Neil Young has nearly 50 years in the music business, and now is busier than ever, releasing his autobiography this year along with two albums. This is the second one, a rambling double disc affair that covers a lot of ground. Playing with his long time backing band Crazy Horse, the music has a loping, lumbering groove that lays a comfortable foundation for Young's distinctive guitar and vocals. "Driftin' Back" is a massive slab of music, clocking in at nearly a half an hour. The lyrics make a great companion piece to Young's book, Waging Heavy Peace, as both are rambling, occasionally fascinating and resolutely non-linear. There are two versions of the title track "Psychedelic Pill" both short, driving rockers that are as concise as the jams are loose. The nostalgia of "Born in Toronto" gives way to the lengthy "Ramada Inn" which starts bright and sunny before turning progressively darker as the tale of a man struggling with a drinking problem. "She's Always Dancing" develops a swirling, hypnotic groove akin to "Mansion on the Hill" from his great Ragged Glory LP. Finally, "Walk Like A Giant" has echoes of nostalgia in its lyrics, but the music is much more taught despite spooling out for over sixteen minutes. Neil Young is famous in the music world nearly as much for his idiosyncratic nature as his great talent. This album shows aspects of both. As soon as you think he has gone off the rails of self indulgence, he takes a guitar solo or sings a lyric that snaps everything back into focus. Psychedelic Pill -

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Saturday, November 10, 2012

Sam Newsome - The Art of the Soprano Vol. 1 (Sam Newsome, 2012)

Saxophonist Sam Newsome broke through during the "young lions" era of jazz in the early 1990's. He played in the band of trumpeter Terence Blanchard among others. During the mid-90's he began to concentrate solely on the soprano saxophone as his main voice and over the past couple of years has released some highly regarded albums of unaccompanied saxophone. This is a solo album as well with an ambitious playlist that runs the gamut from jazz classics to world music inspired originals. What really impressed me when I was listening to this album was the sheer range of sounds that Newsome can get from his instrument. From percussive pops to swirls of air and reverberating drones, he gets a much wider palette than I would have thought possible. It is impressive to hear him play the entire suite of John Coltrane's "A Love Supreme," a somewhat audacious step for solo saxophone, but carrying it off quite well and taking that familiar and reverent music from an entirely different angle. Three Duke Ellington compositions are represented, "In a Mellow Tone," "In a Sentimental Mood" and "Caravan" and all if these tunes are handled well from the exotic touches of "Caravan" through the gentle ballad of "In a Sentimental Mood." Finally, three short songs that reference the African continent show Newsome's ability to conjure divergent rhythm and texture which keep the music both technically impressive but also a joy to hear. Art of Soprano Vol. 1 -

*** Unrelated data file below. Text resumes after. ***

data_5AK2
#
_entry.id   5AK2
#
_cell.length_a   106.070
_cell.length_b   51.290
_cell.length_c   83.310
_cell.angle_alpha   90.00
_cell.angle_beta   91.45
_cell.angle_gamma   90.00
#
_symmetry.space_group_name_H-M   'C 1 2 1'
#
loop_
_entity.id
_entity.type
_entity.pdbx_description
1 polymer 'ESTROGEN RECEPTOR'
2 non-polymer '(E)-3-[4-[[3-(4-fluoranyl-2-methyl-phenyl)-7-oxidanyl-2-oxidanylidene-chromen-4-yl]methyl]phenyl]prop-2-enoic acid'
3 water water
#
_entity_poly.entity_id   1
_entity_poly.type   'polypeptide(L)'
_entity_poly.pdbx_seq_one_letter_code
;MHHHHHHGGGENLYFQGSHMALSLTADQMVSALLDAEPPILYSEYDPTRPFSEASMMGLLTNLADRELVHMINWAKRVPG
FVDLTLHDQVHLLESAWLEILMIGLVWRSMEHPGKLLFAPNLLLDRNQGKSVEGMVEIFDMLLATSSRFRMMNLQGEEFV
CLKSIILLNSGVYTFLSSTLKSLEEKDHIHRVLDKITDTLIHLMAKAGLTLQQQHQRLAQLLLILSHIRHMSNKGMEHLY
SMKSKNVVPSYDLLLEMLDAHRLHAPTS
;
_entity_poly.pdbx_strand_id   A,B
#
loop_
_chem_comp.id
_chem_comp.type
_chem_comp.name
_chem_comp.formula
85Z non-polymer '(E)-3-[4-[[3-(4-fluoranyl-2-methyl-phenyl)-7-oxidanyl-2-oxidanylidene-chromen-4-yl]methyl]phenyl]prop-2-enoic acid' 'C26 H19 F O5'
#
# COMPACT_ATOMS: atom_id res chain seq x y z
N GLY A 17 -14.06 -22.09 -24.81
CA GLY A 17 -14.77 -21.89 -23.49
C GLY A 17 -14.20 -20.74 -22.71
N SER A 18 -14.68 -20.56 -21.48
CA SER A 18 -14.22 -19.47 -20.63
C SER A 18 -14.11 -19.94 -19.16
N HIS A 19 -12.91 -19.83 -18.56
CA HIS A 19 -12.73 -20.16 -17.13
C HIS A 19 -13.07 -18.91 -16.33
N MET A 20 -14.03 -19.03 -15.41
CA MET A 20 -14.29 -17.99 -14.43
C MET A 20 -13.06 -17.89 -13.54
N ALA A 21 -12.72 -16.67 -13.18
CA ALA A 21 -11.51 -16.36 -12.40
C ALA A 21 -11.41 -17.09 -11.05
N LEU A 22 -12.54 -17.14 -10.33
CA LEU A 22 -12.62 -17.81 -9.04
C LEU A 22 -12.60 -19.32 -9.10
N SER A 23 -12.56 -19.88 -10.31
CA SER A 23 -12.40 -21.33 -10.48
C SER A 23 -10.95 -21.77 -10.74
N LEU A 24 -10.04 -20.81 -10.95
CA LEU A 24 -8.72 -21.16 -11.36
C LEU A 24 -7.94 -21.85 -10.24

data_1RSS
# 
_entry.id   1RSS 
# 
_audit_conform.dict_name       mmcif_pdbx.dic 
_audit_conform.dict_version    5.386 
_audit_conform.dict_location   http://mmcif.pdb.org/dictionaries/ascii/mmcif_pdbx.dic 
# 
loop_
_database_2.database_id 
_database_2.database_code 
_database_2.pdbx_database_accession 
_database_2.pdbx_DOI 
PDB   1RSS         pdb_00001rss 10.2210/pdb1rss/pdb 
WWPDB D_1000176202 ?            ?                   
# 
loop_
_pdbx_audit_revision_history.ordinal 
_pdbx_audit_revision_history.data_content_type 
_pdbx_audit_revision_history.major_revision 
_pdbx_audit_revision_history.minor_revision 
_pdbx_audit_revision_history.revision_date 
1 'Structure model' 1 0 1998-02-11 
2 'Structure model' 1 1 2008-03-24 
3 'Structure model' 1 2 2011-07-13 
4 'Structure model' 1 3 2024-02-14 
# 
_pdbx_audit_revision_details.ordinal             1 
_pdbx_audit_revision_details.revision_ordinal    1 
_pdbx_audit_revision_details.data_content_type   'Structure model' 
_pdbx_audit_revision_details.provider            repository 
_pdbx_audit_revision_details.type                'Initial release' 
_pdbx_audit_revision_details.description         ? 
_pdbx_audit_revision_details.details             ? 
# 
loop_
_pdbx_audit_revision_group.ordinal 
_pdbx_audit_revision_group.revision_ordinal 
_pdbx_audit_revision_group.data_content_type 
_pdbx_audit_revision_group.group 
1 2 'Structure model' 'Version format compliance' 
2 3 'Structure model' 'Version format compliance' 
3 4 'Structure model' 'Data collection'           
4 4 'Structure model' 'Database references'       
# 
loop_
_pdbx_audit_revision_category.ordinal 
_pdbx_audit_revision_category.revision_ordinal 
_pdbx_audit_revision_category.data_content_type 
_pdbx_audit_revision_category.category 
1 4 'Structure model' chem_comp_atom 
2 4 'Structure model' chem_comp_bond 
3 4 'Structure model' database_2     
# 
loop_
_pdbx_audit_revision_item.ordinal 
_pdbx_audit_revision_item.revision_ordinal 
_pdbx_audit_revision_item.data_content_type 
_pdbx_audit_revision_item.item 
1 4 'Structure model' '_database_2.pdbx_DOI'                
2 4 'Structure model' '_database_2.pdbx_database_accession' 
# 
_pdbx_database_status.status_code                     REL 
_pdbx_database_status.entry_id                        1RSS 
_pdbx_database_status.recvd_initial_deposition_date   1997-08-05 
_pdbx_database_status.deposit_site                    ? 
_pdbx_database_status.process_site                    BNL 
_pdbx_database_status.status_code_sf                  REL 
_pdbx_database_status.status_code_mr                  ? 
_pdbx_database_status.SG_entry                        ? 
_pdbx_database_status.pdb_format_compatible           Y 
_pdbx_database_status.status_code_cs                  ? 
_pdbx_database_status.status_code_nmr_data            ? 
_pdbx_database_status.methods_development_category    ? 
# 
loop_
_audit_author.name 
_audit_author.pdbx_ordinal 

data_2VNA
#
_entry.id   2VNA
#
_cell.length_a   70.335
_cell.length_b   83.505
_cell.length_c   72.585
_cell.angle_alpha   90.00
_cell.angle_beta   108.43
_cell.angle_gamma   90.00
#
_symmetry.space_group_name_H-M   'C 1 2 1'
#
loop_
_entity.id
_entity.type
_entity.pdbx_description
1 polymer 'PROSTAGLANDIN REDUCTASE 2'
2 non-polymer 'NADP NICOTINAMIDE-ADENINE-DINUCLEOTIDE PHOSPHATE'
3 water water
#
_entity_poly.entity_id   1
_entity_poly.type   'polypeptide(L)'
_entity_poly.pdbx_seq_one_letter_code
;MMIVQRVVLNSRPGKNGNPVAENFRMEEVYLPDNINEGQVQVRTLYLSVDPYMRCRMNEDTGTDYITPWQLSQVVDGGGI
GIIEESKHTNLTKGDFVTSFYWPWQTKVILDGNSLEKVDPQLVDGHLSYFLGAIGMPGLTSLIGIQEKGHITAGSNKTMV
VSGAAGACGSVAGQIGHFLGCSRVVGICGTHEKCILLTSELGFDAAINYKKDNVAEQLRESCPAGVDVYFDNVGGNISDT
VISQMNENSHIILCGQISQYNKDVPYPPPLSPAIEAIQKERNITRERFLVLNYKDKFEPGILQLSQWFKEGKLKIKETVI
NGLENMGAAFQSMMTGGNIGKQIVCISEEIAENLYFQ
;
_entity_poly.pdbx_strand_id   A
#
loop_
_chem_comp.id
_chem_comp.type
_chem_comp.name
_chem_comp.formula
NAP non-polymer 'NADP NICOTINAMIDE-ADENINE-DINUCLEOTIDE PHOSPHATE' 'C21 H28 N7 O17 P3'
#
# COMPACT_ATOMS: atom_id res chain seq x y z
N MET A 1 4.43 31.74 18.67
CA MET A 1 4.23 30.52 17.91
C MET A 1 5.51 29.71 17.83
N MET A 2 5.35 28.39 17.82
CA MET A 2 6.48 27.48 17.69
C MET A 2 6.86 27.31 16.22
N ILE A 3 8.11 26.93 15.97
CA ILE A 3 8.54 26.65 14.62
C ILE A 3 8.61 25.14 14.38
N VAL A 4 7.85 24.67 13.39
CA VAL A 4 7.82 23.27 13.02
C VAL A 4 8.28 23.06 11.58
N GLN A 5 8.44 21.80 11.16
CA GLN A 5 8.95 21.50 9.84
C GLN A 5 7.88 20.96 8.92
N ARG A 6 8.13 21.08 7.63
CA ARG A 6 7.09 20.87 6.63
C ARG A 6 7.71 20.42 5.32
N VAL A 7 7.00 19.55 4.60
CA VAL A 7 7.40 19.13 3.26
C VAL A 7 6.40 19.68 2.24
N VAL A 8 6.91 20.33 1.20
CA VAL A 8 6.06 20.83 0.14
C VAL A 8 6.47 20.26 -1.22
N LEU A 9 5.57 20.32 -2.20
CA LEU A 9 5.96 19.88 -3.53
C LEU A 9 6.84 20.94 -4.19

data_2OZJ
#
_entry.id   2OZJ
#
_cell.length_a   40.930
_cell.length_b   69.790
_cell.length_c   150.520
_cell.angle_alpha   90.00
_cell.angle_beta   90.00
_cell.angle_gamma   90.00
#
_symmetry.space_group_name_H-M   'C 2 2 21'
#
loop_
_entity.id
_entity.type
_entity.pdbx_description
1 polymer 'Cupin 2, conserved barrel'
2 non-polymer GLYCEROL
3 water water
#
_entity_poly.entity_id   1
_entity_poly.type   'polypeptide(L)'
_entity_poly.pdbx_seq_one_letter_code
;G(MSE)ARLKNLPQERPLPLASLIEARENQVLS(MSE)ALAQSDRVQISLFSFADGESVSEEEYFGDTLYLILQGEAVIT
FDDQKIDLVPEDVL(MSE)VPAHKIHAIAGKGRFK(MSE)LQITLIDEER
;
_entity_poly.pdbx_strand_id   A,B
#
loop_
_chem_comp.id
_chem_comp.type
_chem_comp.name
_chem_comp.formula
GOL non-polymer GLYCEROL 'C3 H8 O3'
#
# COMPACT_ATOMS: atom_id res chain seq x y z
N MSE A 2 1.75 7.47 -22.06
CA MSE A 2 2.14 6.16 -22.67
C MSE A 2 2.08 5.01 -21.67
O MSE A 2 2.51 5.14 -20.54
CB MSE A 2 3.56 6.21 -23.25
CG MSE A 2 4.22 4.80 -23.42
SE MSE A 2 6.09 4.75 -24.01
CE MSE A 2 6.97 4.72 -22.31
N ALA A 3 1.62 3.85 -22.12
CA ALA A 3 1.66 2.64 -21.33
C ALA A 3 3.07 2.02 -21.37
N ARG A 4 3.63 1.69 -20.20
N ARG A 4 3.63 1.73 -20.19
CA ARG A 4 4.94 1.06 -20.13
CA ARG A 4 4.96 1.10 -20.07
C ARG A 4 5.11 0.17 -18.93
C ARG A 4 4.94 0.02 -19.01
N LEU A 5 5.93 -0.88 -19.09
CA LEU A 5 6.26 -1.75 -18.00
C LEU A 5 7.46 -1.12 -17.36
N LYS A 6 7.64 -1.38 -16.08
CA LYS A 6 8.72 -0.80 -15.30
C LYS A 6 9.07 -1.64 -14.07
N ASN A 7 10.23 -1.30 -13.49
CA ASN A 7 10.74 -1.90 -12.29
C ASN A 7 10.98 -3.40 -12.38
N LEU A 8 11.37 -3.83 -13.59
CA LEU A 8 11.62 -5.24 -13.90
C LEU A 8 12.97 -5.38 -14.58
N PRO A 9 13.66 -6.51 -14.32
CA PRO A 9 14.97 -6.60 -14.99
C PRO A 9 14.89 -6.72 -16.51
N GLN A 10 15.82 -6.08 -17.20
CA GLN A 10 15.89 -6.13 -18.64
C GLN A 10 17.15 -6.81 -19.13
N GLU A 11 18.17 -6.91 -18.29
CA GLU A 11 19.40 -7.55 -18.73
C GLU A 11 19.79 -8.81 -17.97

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Friday, November 09, 2012

Chris McGregor - Sea Breezes: Solo Piano - Live in Durban 1987 (Fledgling, 2012)

South African expat Chris McGregor left the stigma of apartheid behind to move to Europe with an extraordinary small band called The Blue Notes. He would go in to form his own record label and lead the great progressive big band The Brotherhood of Breath. This album goes in another direction entirely showing him in a solo piano setting in a small and intimate club. Echoes of Monk and Ellington reflect through the music, with the music seemingly just waiting like scaffolding for larger arrangements to hang. "Sweet As Honey" is in fact dedicated to Thelonious Monk, having been written on the day the great pianist and composer passed away. Monk's spirit is in the air here as McGregor stabs at the keyboard, working through knots of melody, hinting at stride, and bringing it all together logically. The lush ballad "Maxine" was dedicated to McGregor's wife, developing slow waves of thoughtful and intricate music. Finally, the recital ends fittingly with a lengthy performance of Duke Ellington's "Prelude To A Kiss." Working through ebbs and flows if music, and then weaving the familiar melody into the texture of the music, McGregor is able to tell a story with the music, one that works well and makes for a successful conclusion. Sea Breezes: Solo Piano Live in Durban 1987 -